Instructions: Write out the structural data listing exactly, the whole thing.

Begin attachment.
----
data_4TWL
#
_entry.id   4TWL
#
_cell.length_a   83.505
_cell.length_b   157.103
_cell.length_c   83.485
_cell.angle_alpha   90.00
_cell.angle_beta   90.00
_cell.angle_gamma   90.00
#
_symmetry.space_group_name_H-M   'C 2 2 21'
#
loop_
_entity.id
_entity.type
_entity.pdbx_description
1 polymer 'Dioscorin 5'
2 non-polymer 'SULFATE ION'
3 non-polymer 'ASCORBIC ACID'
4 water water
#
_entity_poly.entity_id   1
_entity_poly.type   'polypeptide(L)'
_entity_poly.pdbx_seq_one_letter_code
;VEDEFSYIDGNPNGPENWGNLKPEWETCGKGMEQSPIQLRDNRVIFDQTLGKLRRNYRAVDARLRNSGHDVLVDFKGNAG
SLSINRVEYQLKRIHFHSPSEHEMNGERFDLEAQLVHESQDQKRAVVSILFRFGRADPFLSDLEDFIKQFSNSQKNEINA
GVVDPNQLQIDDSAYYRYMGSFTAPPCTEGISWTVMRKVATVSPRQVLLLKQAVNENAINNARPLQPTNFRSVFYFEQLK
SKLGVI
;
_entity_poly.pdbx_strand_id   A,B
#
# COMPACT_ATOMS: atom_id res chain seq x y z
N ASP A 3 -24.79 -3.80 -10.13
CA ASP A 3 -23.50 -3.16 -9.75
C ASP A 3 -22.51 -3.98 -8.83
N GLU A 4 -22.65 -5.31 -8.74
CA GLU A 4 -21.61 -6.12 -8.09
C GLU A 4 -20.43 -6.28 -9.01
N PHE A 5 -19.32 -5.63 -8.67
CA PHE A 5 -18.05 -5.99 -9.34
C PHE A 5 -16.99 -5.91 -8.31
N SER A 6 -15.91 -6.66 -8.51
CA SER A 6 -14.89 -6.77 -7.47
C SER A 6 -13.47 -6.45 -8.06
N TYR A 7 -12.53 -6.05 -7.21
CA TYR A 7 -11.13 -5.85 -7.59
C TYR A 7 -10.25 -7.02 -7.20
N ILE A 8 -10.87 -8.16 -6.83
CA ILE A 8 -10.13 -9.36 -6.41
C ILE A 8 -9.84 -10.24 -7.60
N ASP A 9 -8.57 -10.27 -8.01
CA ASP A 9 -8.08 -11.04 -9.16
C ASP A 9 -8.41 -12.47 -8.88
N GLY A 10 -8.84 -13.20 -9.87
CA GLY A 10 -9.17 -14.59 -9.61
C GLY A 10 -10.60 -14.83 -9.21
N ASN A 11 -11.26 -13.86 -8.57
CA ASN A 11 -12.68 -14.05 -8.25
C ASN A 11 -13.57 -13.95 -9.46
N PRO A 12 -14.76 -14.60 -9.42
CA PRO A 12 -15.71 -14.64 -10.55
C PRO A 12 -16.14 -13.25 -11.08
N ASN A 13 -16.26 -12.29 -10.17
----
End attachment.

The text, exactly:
data_4TWL
#
_entry.id   4TWL
#
_cell.length_a   83.505
_cell.length_b   157.103
_cell.length_c   83.485
_cell.angle_alpha   90.00
_cell.angle_beta   90.00
_cell.angle_gamma   90.00
#
_symmetry.space_group_name_H-M   'C 2 2 21'
#
loop_
_entity.id
_entity.type
_entity.pdbx_description
1 polymer 'Dioscorin 5'
2 non-polymer 'SULFATE ION'
3 non-polymer 'ASCORBIC ACID'
4 water water
#
_entity_poly.entity_id   1
_entity_poly.type   'polypeptide(L)'
_entity_poly.pdbx_seq_one_letter_code
;VEDEFSYIDGNPNGPENWGNLKPEWETCGKGMEQSPIQLRDNRVIFDQTLGKLRRNYRAVDARLRNSGHDVLVDFKGNAG
SLSINRVEYQLKRIHFHSPSEHEMNGERFDLEAQLVHESQDQKRAVVSILFRFGRADPFLSDLEDFIKQFSNSQKNEINA
GVVDPNQLQIDDSAYYRYMGSFTAPPCTEGISWTVMRKVATVSPRQVLLLKQAVNENAINNARPLQPTNFRSVFYFEQLK
SKLGVI
;
_entity_poly.pdbx_strand_id   A,B
#
# COMPACT_ATOMS: atom_id res chain seq x y z
N ASP A 3 -24.79 -3.80 -10.13
CA ASP A 3 -23.50 -3.16 -9.75
C ASP A 3 -22.51 -3.98 -8.83
N GLU A 4 -22.65 -5.31 -8.74
CA GLU A 4 -21.61 -6.12 -8.09
C GLU A 4 -20.43 -6.28 -9.01
N PHE A 5 -19.32 -5.63 -8.67
CA PHE A 5 -18.05 -5.99 -9.34
C PHE A 5 -16.99 -5.91 -8.31
N SER A 6 -15.91 -6.66 -8.51
CA SER A 6 -14.89 -6.77 -7.47
C SER A 6 -13.47 -6.45 -8.06
N TYR A 7 -12.53 -6.05 -7.21
CA TYR A 7 -11.13 -5.85 -7.59
C TYR A 7 -10.25 -7.02 -7.20
N ILE A 8 -10.87 -8.16 -6.83
CA ILE A 8 -10.13 -9.36 -6.41
C ILE A 8 -9.84 -10.24 -7.60
N ASP A 9 -8.57 -10.27 -8.01
CA ASP A 9 -8.08 -11.04 -9.16
C ASP A 9 -8.41 -12.47 -8.88
N GLY A 10 -8.84 -13.20 -9.87
CA GLY A 10 -9.17 -14.59 -9.61
C GLY A 10 -10.60 -14.83 -9.21
N ASN A 11 -11.26 -13.86 -8.57
CA ASN A 11 -12.68 -14.05 -8.25
C ASN A 11 -13.57 -13.95 -9.46
N PRO A 12 -14.76 -14.60 -9.42
CA PRO A 12 -15.71 -14.64 -10.55
C PRO A 12 -16.14 -13.25 -11.08
N ASN A 13 -16.26 -12.29 -10.17